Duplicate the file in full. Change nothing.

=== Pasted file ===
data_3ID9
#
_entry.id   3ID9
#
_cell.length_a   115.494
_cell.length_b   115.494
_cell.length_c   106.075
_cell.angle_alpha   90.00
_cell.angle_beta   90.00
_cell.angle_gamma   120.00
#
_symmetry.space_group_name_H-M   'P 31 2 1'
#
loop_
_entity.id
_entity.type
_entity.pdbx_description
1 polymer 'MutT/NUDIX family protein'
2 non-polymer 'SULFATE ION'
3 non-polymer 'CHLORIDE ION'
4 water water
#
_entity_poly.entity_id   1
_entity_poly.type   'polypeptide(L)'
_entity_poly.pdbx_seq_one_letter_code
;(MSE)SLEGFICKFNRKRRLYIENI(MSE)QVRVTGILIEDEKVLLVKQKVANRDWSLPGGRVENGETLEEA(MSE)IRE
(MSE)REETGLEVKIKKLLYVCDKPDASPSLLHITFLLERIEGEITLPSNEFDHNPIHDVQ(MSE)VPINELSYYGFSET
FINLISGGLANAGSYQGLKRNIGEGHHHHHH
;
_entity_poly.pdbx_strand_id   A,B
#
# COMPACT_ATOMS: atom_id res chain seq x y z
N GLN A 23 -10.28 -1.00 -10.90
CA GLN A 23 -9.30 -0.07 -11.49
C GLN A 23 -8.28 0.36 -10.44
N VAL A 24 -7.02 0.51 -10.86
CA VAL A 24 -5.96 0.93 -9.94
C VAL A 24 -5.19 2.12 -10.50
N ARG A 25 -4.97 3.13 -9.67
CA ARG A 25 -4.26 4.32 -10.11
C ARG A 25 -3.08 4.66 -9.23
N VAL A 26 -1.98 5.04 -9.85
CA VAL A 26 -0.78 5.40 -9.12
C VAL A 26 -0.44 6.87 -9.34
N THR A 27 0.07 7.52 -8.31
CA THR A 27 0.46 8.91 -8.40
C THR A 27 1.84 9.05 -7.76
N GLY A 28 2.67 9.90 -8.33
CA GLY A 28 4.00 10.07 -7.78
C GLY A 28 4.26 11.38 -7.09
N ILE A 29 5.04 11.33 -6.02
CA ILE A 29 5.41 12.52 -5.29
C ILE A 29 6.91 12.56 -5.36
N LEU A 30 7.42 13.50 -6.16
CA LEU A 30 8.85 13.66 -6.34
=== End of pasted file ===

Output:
data_3ID9
#
_entry.id   3ID9
#
_cell.length_a   115.494
_cell.length_b   115.494
_cell.length_c   106.075
_cell.angle_alpha   90.00
_cell.angle_beta   90.00
_cell.angle_gamma   120.00
#
_symmetry.space_group_name_H-M   'P 31 2 1'
#
loop_
_entity.id
_entity.type
_entity.pdbx_description
1 polymer 'MutT/NUDIX family protein'
2 non-polymer 'SULFATE ION'
3 non-polymer 'CHLORIDE ION'
4 water water
#
_entity_poly.entity_id   1
_entity_poly.type   'polypeptide(L)'
_entity_poly.pdbx_seq_one_letter_code
;(MSE)SLEGFICKFNRKRRLYIENI(MSE)QVRVTGILIEDEKVLLVKQKVANRDWSLPGGRVENGETLEEA(MSE)IRE
(MSE)REETGLEVKIKKLLYVCDKPDASPSLLHITFLLERIEGEITLPSNEFDHNPIHDVQ(MSE)VPINELSYYGFSET
FINLISGGLANAGSYQGLKRNIGEGHHHHHH
;
_entity_poly.pdbx_strand_id   A,B
#
# COMPACT_ATOMS: atom_id res chain seq x y z
N GLN A 23 -10.28 -1.00 -10.90
CA GLN A 23 -9.30 -0.07 -11.49
C GLN A 23 -8.28 0.36 -10.44
N VAL A 24 -7.02 0.51 -10.86
CA VAL A 24 -5.96 0.93 -9.94
C VAL A 24 -5.19 2.12 -10.50
N ARG A 25 -4.97 3.13 -9.67
CA ARG A 25 -4.26 4.32 -10.11
C ARG A 25 -3.08 4.66 -9.23
N VAL A 26 -1.98 5.04 -9.85
CA VAL A 26 -0.78 5.40 -9.12
C VAL A 26 -0.44 6.87 -9.34
N THR A 27 0.07 7.52 -8.31
CA THR A 27 0.46 8.91 -8.40
C THR A 27 1.84 9.05 -7.76
N GLY A 28 2.67 9.90 -8.33
CA GLY A 28 4.00 10.07 -7.78
C GLY A 28 4.26 11.38 -7.09
N ILE A 29 5.04 11.33 -6.02
CA ILE A 29 5.41 12.52 -5.29
C ILE A 29 6.91 12.56 -5.36
N LEU A 30 7.42 13.50 -6.16
CA LEU A 30 8.85 13.66 -6.34